OSI commends the Millennium Challenge Corporation’s (MCC) recent decision to suspend The Gambia’s eligibility for Millennium Challenge Account (MCA) assistance, in light of the country’s blatant backsliding on democratic governance over the past few years. Under the leadership of President Yahya Jammeh, who seized power in a coup in 1994, the country has suffered a progressive decline in human rights, freedom of expression, and rule of law. Gambian civil society operates under intimidation, fear, and brutality. Human rights activists and opposition politicians have disappeared. Intimidation of journalists is coupled with the banning of credible media institutions, as noted by human rights organizations such as Freedom House and Amnesty International.
About This Report
The Open Society Institute and the Soros foundations network spent $417,585,000 in 2006 on improving policy and helping people to live in open, democratic societies. OSI worked on issues ranging from human rights, to access to education, to freedom of information, to public health in a variety ways. These pages describe some of OSI’s methods, including advocacy campaigns, court cases, public education, and support for direct services. Mostly the 2006 annual report, in brief items or longer articles, focuses on telling the stories of people who are helped by OSI’s work or who are doing the work of helping.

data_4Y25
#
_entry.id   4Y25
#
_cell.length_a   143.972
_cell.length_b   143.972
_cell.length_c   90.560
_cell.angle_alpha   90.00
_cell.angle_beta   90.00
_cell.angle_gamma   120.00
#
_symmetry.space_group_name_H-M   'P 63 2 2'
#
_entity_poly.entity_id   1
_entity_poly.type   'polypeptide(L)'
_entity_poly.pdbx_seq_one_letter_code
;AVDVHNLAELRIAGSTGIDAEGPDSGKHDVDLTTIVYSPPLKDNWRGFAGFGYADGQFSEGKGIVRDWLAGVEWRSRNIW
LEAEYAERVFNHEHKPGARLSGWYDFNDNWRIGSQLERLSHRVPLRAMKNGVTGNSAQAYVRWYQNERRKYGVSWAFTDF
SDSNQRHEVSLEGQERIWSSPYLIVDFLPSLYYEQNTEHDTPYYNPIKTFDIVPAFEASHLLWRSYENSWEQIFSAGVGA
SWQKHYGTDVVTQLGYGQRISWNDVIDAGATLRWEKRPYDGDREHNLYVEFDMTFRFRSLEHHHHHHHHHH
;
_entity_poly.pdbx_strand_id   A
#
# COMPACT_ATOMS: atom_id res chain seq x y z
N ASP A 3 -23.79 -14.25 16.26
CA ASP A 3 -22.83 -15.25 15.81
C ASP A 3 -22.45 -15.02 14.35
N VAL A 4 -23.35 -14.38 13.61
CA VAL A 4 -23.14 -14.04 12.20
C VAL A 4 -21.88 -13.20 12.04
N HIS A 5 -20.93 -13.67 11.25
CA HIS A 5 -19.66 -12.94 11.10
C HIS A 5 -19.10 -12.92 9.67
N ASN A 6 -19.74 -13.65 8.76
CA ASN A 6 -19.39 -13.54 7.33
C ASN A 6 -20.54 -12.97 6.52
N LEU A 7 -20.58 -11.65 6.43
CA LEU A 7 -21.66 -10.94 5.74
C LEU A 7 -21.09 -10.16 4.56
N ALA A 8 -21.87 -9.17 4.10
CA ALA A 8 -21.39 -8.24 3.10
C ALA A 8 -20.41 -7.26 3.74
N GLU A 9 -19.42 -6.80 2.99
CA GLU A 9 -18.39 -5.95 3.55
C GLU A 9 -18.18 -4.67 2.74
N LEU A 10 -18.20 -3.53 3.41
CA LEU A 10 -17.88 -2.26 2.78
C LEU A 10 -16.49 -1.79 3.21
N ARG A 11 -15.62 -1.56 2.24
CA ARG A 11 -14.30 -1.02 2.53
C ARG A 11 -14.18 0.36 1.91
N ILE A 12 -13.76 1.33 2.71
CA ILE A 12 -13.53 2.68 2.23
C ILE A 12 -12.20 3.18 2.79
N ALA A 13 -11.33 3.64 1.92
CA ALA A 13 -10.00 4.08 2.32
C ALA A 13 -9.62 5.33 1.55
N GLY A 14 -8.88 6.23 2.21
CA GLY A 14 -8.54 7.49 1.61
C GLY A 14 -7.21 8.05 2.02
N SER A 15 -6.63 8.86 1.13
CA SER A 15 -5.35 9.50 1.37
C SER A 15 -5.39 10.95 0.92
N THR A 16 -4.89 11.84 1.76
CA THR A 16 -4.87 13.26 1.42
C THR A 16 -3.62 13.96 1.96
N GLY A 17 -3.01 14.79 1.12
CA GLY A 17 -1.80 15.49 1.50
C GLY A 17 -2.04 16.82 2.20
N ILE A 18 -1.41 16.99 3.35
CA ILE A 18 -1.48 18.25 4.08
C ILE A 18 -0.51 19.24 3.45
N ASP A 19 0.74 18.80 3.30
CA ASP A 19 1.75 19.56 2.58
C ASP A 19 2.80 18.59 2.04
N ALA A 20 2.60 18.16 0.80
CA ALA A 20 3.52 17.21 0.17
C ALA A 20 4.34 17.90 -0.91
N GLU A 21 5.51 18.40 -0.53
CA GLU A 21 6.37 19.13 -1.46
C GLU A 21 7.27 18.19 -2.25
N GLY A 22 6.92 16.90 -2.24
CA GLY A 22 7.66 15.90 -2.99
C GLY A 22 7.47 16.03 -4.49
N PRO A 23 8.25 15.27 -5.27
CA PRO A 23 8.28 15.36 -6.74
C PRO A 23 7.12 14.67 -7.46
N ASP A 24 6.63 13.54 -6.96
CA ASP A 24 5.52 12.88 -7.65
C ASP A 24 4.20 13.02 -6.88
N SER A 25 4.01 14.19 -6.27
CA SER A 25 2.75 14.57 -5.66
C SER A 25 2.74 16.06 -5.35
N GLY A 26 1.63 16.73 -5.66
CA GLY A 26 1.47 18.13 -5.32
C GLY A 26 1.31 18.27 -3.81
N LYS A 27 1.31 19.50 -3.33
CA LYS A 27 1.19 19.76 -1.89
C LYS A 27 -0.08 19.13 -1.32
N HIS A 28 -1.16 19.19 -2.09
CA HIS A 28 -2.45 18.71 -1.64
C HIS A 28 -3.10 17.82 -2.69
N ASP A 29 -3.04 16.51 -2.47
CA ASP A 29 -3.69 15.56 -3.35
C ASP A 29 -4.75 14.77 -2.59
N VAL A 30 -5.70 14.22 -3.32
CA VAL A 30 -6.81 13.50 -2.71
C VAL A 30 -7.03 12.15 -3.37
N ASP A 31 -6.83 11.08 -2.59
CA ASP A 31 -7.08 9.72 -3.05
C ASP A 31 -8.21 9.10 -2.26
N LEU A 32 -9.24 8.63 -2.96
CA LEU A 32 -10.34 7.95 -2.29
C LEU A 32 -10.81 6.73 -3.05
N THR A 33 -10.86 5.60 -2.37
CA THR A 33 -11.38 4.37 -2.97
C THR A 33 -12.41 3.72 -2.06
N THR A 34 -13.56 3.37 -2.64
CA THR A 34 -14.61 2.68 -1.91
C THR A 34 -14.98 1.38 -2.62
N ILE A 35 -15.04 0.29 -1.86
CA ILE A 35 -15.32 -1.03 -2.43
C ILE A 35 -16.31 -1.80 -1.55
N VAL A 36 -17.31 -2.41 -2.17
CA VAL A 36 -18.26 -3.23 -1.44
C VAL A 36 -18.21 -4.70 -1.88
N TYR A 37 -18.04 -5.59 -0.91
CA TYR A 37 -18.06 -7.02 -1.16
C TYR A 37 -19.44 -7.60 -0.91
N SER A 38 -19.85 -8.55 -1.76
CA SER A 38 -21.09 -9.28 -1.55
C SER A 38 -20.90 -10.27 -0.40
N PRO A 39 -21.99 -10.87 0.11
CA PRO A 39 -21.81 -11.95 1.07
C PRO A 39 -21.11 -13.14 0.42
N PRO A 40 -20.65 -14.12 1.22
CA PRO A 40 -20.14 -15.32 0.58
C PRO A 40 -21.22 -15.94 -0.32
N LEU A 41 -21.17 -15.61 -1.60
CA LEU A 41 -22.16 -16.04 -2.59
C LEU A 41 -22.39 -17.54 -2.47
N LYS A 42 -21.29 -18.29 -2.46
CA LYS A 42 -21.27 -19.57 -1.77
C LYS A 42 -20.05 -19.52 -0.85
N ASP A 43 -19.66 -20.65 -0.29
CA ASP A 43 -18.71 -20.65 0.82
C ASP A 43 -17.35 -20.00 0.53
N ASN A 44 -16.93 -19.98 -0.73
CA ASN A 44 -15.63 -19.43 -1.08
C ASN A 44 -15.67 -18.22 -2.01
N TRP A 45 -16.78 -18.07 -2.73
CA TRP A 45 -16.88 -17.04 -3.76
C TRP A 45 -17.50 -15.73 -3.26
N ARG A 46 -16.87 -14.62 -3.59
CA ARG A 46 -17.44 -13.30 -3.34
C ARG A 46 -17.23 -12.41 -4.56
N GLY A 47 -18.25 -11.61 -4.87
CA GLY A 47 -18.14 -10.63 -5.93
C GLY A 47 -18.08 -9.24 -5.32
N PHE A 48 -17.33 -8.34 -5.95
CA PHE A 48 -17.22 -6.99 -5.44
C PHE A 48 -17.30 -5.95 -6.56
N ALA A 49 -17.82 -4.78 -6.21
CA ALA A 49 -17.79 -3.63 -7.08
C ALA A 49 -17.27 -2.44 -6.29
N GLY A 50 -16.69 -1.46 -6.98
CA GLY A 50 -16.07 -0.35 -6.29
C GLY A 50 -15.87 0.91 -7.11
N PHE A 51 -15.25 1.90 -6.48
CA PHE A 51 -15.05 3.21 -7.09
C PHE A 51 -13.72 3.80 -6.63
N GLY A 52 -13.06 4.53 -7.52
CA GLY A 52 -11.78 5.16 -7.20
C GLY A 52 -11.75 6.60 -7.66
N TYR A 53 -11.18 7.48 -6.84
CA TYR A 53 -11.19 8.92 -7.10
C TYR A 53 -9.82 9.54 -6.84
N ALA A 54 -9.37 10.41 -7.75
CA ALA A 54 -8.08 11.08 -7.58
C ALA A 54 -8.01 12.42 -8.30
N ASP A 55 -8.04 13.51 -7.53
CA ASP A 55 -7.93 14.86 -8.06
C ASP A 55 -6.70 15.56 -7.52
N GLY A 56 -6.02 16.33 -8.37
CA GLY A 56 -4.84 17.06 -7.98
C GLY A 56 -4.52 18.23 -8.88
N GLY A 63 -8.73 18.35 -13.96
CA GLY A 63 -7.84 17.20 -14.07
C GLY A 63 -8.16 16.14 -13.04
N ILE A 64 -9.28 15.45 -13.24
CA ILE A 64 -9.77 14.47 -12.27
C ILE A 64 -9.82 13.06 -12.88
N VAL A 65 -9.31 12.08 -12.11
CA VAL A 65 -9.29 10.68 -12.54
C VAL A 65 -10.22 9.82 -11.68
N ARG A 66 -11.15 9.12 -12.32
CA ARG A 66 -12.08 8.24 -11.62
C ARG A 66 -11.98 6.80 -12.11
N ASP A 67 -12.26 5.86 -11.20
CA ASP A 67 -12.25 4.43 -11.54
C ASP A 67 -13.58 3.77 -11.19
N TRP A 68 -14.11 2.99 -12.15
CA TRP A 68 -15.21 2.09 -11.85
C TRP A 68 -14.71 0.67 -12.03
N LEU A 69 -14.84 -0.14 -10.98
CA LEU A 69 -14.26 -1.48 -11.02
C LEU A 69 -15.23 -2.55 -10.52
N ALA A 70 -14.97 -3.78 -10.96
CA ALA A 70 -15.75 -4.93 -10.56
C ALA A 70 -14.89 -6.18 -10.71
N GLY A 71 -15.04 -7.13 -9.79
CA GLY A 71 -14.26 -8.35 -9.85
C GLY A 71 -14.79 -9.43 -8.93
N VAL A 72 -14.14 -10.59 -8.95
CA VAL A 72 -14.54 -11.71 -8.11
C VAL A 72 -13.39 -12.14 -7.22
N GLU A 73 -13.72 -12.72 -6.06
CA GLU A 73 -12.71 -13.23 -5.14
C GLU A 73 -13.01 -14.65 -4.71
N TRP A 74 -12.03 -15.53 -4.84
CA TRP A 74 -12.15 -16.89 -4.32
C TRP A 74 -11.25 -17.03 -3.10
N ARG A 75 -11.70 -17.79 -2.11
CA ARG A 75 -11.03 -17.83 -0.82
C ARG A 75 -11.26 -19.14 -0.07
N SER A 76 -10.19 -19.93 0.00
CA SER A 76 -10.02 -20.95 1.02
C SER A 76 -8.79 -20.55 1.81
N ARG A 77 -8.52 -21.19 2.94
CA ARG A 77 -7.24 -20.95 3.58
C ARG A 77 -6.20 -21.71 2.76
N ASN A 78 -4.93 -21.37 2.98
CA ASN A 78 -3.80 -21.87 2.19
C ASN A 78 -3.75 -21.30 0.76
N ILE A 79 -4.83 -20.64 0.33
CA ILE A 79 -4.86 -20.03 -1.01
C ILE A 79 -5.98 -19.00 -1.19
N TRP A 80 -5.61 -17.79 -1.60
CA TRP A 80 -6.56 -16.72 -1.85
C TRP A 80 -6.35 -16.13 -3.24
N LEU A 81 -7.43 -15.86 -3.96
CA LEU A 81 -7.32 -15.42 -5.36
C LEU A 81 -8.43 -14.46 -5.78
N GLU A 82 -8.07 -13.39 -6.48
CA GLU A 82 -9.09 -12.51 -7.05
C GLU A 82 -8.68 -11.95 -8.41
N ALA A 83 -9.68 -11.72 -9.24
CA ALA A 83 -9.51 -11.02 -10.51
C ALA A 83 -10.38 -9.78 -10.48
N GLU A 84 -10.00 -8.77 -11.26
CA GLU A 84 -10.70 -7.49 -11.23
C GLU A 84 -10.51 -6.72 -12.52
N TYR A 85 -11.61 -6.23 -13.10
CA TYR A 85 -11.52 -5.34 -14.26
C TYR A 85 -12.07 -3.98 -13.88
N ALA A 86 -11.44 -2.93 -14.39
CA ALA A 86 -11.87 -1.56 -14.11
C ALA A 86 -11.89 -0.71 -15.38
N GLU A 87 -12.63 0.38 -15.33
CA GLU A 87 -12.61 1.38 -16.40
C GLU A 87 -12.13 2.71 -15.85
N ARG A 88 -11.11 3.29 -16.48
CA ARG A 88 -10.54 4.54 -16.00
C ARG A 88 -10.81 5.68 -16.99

In its statement of notification to Congress, the MCC cites “growing human rights abuses, increased restrictions on political rights, civil liberties and press freedom, as well as deteriorating economic policies and anti-corruption efforts” as the impetus for The Gambia’s suspension. The MCC’s statement goes on to note anticipated backsliding on several other indicators in 2006 such as trade policy, regulatory quality, cost of starting a business and fiscal policy. However, it seems clear that the overriding rationale for The Gambia’s suspension was its dire performance on key indicators of democratic governance.
Any decision to renew The Gambia’s eligibility should only come after significant progress on policy reforms in the areas of human rights promotion, freedom of speech and the press and respect for the rule of law. Countries that become eligible for MCC assistance must maintain the policy standards and performance that initially qualified them or lose their eligibility.